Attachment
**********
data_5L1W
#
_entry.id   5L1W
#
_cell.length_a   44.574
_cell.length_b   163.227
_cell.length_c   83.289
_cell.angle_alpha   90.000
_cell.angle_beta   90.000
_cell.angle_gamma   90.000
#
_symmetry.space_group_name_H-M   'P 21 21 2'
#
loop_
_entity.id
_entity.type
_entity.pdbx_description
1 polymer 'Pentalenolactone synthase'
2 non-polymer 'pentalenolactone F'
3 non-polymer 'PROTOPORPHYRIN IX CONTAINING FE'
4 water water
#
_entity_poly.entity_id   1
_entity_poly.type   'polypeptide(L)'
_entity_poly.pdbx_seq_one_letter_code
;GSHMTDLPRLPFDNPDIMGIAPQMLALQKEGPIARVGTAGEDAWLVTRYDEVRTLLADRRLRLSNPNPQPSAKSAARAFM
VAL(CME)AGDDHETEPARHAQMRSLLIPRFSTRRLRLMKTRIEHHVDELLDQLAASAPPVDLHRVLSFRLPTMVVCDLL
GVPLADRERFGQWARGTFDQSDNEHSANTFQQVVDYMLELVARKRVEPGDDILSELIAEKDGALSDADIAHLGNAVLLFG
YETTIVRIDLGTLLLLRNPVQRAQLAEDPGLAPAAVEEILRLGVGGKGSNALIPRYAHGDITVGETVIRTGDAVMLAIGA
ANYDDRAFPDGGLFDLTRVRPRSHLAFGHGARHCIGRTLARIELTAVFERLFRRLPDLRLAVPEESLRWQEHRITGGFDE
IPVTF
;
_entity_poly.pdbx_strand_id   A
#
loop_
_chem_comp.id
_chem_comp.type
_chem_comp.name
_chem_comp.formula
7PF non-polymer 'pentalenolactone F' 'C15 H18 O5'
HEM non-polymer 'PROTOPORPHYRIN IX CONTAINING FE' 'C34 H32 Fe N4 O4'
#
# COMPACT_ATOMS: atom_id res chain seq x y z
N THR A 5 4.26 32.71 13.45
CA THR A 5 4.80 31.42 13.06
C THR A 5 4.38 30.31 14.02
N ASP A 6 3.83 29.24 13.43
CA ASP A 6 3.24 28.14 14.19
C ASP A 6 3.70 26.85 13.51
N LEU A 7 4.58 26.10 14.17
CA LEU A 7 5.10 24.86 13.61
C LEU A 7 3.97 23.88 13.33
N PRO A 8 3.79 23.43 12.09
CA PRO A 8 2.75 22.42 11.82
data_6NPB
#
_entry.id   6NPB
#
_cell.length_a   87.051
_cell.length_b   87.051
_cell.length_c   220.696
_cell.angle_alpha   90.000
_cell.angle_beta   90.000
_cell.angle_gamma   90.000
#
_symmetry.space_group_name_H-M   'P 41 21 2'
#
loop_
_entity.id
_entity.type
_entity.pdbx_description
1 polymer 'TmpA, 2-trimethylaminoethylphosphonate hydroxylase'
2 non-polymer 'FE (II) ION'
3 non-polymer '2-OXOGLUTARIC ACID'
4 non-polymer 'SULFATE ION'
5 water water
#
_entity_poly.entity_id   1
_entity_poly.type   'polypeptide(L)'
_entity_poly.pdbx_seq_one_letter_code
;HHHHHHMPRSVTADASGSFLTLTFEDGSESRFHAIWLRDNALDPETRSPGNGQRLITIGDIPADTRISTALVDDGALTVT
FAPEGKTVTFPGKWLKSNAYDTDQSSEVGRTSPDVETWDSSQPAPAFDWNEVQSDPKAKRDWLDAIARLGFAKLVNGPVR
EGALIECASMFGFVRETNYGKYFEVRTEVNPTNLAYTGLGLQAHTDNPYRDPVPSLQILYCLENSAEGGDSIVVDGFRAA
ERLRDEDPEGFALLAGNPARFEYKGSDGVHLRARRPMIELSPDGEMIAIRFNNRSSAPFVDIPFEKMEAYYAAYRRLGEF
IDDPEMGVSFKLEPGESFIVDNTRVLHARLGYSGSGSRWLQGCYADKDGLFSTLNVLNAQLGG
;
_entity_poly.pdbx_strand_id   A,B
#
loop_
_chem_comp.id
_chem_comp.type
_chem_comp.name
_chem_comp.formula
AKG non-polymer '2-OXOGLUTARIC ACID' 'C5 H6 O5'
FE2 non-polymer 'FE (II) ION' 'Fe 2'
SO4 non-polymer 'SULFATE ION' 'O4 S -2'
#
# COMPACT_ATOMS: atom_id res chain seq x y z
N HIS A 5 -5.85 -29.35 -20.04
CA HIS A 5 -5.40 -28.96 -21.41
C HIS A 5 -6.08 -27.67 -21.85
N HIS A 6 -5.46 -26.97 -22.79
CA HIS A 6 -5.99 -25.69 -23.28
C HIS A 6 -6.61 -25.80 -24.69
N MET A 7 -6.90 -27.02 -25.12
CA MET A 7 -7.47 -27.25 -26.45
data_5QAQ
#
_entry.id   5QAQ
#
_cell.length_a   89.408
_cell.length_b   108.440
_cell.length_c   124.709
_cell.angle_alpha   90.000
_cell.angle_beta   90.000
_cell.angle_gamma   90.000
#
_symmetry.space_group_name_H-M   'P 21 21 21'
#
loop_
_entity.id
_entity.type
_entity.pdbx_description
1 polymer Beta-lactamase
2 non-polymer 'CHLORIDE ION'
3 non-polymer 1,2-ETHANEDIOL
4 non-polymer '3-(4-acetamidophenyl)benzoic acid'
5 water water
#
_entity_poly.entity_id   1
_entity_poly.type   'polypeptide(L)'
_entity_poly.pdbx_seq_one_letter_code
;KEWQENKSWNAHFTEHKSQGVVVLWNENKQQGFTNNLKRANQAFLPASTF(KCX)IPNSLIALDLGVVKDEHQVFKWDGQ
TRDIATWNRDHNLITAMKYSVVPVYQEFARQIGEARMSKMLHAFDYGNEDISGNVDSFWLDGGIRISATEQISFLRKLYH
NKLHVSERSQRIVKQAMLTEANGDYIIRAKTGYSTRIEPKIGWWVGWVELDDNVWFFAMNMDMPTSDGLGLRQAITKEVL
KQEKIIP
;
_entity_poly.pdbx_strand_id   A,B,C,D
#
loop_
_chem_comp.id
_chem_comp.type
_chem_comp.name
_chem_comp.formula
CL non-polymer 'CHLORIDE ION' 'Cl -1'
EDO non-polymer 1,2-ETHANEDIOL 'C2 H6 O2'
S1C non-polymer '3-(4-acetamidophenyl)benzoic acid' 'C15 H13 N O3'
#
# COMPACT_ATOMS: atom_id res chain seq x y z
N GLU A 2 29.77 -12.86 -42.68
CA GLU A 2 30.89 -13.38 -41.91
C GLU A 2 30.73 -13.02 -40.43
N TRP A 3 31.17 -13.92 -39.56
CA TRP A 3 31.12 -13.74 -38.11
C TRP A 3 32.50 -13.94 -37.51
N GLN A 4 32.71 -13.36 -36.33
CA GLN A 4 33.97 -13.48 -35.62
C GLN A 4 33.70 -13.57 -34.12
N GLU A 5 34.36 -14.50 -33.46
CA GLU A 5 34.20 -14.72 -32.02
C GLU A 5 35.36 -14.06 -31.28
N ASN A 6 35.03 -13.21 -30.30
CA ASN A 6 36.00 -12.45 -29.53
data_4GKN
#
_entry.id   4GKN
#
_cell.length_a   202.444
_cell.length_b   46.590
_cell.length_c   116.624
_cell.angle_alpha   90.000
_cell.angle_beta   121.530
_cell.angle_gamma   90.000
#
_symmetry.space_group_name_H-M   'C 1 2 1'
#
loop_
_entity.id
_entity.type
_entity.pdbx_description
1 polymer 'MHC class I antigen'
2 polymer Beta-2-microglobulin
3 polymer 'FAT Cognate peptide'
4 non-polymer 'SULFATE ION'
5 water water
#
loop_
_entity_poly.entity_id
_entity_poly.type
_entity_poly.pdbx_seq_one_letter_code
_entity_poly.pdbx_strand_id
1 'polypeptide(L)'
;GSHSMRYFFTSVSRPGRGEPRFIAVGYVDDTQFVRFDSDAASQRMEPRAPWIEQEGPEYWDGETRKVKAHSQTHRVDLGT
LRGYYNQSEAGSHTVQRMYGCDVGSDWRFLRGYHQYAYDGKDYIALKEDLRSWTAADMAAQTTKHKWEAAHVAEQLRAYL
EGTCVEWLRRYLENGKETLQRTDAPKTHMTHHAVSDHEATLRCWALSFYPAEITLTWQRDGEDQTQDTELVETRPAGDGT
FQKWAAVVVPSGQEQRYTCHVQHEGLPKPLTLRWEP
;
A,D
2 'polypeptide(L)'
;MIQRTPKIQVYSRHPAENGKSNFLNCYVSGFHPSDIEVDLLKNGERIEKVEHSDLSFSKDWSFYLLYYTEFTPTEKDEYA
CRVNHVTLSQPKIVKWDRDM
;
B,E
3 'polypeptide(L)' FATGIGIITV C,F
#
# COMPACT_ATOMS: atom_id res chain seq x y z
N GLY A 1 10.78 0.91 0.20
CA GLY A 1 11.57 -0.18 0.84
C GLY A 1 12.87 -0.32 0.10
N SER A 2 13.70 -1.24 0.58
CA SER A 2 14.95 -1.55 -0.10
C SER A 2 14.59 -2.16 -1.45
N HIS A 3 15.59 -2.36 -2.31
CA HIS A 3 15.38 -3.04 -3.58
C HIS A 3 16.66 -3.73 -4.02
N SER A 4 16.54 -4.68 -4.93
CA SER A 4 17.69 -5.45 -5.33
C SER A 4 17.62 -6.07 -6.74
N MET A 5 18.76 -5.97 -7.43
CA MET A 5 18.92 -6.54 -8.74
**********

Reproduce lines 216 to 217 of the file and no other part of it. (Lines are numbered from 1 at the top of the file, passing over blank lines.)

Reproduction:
N SER A 4 16.54 -4.68 -4.93
CA SER A 4 17.69 -5.45 -5.33